'Serving our Community:' Calif. Church Repairs 300,000 N95 Masks for Medical Workers

Michael Foust | ChristianHeadlines.com Contributor | Tuesday, April 7, 2020
'Serving our Community:' Calif. Church Repairs 300,000 N95 Masks for Medical Workers

'Serving our Community:' Calif. Church Repairs 300,000 N95 Masks for Medical Workers


With personal protective equipment in short supply, a California church has volunteered to repair 300,000 N95 masks that were in storage so long they were no longer usable.

The Rock Church, a congregation in San Diego, hopes to finish the project by the end of the month. 

N95 masks filter out at least 95 percent of airborne particles and are critical for protecting healthcare professionals in the battle against the COVID-19 pandemic. The 300,000 masks, though, had been in storage so long that the bands that secure the masks on the worker’s head were brittle and unusable. The masks themselves remain fully functional under CDC guidelines. 

“The county contacted us and said, ‘Could you take this on and get these done?’ It's a big need for the medical community,” Mickey Stonier, equip pastor at the Rock Church, told Christian Headlines. “We said, yes, what an honor.

“The Rock Church is very focused on serving our community.”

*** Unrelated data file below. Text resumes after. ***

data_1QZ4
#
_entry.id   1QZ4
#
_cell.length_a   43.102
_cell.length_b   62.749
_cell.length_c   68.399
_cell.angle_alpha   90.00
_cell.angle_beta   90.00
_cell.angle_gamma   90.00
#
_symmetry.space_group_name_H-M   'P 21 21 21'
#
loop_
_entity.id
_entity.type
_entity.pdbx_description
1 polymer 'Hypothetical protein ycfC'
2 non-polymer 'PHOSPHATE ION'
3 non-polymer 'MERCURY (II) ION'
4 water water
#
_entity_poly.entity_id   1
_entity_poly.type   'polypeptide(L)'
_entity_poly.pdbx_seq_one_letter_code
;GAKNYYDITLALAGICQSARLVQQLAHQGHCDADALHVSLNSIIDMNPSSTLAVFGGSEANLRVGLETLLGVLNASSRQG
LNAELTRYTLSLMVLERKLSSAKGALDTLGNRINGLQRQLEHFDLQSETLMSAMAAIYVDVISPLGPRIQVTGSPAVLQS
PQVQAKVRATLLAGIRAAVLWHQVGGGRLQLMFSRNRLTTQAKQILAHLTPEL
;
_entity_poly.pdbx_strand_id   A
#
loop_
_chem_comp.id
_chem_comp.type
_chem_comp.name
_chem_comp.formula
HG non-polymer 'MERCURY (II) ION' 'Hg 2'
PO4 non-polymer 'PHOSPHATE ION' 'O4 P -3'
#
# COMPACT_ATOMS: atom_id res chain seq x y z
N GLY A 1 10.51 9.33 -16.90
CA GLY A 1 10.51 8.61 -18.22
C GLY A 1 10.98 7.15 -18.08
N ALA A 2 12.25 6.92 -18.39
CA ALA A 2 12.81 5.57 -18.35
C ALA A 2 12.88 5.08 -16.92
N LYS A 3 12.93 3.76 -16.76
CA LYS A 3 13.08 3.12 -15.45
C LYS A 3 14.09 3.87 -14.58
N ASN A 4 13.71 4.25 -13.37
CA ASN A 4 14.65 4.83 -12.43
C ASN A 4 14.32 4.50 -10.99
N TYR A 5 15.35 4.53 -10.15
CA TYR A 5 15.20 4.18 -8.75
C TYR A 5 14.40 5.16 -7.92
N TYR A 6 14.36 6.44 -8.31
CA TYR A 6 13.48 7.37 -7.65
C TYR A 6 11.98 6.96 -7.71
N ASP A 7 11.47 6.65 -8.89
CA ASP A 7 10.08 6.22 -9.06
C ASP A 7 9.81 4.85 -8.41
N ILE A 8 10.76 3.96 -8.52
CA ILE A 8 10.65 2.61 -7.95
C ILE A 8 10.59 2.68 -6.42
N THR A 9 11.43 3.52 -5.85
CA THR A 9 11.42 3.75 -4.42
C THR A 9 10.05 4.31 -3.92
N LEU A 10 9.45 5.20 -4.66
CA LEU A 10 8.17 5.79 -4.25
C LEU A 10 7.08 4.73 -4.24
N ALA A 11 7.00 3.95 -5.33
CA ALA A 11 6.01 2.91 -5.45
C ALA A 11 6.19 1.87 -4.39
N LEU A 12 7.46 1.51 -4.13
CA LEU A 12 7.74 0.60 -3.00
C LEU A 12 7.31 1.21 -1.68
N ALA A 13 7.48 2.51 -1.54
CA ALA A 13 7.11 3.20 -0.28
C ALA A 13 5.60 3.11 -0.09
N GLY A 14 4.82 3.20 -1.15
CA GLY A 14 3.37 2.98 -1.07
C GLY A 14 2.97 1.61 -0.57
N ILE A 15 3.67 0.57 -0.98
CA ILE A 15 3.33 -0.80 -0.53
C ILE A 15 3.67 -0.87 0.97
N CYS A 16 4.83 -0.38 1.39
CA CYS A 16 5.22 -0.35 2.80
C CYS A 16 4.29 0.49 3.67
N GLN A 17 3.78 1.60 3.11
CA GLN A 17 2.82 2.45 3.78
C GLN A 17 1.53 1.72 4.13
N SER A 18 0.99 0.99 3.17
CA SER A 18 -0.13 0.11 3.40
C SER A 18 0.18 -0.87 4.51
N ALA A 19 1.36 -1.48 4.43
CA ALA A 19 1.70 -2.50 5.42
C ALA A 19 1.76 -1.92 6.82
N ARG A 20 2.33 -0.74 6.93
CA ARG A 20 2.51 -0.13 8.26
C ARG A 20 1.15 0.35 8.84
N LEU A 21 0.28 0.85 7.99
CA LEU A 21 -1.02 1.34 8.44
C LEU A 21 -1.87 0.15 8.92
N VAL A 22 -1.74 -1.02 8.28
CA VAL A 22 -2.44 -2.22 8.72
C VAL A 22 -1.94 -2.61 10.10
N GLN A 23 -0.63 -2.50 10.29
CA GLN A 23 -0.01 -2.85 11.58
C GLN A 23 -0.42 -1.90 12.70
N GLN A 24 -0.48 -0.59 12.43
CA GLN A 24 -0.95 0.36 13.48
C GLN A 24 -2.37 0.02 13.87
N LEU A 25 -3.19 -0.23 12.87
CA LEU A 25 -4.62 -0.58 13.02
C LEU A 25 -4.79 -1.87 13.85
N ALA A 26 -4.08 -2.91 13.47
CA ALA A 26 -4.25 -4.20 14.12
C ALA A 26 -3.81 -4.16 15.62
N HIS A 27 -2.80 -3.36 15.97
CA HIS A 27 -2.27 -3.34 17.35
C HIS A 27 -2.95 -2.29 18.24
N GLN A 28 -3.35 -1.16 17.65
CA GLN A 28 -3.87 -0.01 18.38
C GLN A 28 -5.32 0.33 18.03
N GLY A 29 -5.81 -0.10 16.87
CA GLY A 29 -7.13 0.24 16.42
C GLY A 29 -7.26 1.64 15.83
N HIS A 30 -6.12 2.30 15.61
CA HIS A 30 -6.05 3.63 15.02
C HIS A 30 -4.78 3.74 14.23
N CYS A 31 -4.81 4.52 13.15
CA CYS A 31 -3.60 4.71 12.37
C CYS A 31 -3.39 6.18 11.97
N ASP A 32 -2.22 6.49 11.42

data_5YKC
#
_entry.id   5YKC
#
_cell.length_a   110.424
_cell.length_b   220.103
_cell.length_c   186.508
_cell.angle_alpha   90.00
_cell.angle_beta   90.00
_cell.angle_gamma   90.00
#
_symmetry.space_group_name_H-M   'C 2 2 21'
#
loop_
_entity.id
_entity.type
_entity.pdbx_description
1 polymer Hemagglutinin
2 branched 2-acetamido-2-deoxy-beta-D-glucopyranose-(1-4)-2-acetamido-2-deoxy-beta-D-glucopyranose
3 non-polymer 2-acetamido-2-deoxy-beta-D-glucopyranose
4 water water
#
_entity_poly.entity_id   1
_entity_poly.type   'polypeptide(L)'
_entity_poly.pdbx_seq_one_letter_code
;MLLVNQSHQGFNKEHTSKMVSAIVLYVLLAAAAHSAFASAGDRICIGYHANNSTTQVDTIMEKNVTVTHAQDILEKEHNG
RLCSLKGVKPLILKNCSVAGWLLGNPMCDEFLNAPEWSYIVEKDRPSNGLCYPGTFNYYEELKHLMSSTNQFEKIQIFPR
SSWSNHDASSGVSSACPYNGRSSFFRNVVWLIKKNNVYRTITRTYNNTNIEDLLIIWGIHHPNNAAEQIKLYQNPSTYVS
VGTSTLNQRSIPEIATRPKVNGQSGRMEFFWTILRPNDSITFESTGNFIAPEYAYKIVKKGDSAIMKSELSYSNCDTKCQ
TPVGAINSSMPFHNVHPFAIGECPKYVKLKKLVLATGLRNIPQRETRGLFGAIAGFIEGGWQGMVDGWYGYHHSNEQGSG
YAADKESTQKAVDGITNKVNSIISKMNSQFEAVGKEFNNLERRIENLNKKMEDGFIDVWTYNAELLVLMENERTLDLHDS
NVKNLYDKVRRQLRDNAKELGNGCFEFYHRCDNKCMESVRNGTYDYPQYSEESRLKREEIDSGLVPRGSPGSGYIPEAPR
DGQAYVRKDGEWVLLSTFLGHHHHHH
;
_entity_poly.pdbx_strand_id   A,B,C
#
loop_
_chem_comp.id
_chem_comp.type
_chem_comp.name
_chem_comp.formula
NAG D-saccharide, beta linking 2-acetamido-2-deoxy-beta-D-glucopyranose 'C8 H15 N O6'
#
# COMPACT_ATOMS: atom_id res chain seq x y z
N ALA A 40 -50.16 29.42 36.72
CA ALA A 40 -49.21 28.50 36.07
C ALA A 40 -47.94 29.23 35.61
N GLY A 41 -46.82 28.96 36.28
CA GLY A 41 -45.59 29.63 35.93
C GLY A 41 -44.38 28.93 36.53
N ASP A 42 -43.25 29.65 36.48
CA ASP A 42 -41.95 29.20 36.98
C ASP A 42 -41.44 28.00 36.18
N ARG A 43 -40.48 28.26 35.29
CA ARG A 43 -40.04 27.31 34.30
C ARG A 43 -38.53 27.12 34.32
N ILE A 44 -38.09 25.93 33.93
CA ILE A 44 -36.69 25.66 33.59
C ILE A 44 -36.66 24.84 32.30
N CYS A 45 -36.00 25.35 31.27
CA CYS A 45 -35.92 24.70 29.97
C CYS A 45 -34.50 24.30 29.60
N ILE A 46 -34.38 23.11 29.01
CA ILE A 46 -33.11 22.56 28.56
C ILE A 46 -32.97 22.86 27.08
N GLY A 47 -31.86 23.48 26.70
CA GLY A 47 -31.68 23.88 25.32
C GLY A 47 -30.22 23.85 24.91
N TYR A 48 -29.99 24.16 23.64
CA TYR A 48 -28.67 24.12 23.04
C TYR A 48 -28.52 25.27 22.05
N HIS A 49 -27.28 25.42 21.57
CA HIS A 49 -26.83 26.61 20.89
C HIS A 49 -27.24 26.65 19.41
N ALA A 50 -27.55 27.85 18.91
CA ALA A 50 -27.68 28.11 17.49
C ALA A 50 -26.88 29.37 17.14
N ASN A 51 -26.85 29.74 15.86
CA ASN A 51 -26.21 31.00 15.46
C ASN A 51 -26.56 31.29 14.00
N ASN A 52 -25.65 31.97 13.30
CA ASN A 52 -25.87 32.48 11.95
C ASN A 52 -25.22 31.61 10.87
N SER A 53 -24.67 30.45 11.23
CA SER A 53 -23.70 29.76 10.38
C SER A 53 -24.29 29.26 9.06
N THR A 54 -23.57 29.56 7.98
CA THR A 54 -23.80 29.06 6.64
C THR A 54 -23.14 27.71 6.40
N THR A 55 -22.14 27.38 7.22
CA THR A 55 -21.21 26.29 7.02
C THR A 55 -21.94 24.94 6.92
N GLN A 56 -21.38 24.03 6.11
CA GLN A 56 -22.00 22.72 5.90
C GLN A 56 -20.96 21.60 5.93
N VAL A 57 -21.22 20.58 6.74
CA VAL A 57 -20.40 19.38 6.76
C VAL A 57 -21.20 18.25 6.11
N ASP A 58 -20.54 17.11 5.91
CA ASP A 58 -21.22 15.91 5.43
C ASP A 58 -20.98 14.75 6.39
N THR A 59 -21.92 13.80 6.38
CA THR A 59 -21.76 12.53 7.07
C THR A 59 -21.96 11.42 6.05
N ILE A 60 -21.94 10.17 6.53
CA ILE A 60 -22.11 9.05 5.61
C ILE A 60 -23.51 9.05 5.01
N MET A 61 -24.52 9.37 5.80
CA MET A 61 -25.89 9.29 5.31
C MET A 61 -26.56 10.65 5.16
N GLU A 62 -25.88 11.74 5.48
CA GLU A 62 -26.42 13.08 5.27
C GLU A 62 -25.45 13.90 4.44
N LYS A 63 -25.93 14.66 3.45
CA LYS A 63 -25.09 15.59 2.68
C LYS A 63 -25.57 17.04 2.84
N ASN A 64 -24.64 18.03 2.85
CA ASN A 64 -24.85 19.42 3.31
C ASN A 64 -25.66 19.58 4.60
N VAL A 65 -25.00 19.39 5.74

Volunteers at the Rock Church are replacing each band on the 300,000 masks, one by one. Stonier said the project involves cutting each band off and tying on a new one.

About 200 volunteers each day are working on the masks.

The masks will be used by healthcare workers in San Diego County. 

“They were outdated, and they're still usable if the bands get repaired,” Stonier said. “Our church site was deemed an essential place of operation to get this done. So we're open and have all the protocols in place to keep everyone safe. 

“But people can't just show up. They have to call for an appointment, get screened, and then they're stationed in a spot where they can repair the masks.”

It takes about one minute to repair a single mask. Volunteers maintain plenty of space in order to follow social distancing guidelines.   

“People go to a station, and they're over six feet apart,” Stonier said. “There's hand sanitizer at each station and latex gloves and everything.”

Assuming it takes one minute to repair one mask, the entire project will take about 5,000 total man hours to complete. 

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Photo courtesy: ©Getty Images/AnanR2107


Michael Foust has covered the intersection of faith and news for 20 years. His stories have appeared in Baptist Press, Christianity Today, The Christian Post, the Leaf-Chroniclethe Toronto Star and the Knoxville News-Sentinel.